Vitamin E is an essential nutrient for humans and is obtained primarily from food, especially oil, derived from the seed of plants. Genes encoding the committed steps in vitamin E synthesis in plants (VTE, loci 1-5) have been isolated and used for tocopherol pathway engineering with various degrees of success. As a complement to such approaches we have used quantitative trait loci analysis with two sets of Arabidopsis thaliana recombinant inbred lines and have identified 14 QVE (quantitative vitamin E) loci affecting tocopherol content and composition in seeds. Five QVE intervals contain VTE loci that are likely QVE gene candidates. Nine QVE intervals do not contain VTE loci and therefore identify novel loci affecting seed tocopherol content and composition. Several near-isogenic lines containing introgressions of the accession with increased vitamin E levels were shown to confer significantly elevated tocopherol levels compared with the recurrent parent. Fine-mapping has narrowed QVE7 (a gamma-tocopherol quantitative trait loci) to an 8.5-kb interval encompassing two genes. Understanding the basis of the QVE loci in Arabidopsis promises to provide insight into the regulation and/or metabolism of vitamin E in plants and has clear ramifications for improving the nutritional content of crops through marker-assisted selection and metabolic engineering.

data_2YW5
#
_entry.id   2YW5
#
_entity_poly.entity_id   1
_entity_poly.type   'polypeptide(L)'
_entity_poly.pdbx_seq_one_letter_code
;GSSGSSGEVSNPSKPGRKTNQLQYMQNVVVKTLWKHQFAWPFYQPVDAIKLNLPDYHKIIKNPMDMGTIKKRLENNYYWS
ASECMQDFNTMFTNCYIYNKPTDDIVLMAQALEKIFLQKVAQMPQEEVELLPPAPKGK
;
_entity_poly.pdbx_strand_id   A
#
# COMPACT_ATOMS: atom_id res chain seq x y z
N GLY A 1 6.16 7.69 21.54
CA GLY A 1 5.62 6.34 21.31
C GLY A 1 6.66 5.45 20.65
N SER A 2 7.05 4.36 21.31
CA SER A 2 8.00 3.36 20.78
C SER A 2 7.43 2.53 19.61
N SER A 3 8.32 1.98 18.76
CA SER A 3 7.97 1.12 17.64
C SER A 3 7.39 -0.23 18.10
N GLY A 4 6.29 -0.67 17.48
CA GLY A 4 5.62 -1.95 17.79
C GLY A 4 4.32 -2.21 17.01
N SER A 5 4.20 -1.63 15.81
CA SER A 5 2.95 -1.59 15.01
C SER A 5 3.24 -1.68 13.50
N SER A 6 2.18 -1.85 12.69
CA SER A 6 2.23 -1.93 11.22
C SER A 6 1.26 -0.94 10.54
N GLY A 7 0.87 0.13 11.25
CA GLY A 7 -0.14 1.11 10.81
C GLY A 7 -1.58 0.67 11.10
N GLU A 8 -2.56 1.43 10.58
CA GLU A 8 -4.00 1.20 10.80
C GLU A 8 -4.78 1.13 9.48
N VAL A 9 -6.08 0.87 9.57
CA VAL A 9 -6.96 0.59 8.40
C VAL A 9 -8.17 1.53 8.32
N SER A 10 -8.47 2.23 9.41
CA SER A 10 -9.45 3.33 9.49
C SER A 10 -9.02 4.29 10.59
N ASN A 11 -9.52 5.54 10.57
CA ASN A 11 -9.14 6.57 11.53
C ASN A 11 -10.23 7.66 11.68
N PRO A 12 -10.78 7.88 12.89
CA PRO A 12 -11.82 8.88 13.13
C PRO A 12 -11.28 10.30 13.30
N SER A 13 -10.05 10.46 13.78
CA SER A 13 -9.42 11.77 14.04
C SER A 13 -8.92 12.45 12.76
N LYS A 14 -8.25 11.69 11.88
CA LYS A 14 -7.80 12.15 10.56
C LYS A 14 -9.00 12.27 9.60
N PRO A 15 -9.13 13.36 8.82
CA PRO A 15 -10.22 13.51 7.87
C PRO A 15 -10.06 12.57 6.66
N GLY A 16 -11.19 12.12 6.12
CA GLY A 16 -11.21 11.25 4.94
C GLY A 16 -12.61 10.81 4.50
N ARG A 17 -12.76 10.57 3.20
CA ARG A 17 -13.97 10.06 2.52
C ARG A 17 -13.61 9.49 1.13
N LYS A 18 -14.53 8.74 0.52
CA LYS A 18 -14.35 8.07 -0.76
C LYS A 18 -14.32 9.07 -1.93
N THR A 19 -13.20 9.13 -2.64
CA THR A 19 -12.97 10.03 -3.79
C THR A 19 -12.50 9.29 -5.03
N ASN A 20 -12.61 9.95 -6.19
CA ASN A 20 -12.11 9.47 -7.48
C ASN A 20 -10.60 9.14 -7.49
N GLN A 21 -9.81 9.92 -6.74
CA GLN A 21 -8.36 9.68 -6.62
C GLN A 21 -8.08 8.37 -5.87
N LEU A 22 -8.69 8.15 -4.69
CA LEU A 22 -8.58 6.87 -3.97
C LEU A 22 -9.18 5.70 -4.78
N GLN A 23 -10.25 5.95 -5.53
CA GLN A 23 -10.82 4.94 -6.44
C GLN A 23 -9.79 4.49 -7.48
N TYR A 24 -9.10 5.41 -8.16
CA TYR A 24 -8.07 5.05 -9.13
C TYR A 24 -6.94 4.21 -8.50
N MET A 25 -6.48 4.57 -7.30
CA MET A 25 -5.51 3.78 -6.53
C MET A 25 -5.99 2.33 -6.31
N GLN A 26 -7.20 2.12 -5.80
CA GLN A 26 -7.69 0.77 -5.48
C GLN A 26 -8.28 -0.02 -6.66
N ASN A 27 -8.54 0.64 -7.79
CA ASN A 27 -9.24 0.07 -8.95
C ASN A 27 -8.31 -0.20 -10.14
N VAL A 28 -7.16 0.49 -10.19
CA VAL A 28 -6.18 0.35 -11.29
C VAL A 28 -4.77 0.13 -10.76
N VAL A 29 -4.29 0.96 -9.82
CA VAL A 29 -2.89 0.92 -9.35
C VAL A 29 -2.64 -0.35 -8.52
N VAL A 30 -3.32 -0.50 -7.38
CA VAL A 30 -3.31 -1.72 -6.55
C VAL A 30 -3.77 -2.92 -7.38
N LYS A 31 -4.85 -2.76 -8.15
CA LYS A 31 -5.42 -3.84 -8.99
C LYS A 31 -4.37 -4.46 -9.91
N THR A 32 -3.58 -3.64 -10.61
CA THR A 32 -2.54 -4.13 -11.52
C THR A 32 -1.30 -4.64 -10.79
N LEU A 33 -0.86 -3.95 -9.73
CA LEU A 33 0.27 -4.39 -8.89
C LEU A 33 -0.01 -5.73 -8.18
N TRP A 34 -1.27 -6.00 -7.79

|Journal||Proceedings of the National Academy of Sciences of the United States of America|
|Publication status||Published - 2006|
- tocopherol biosynthesis
- environment interactions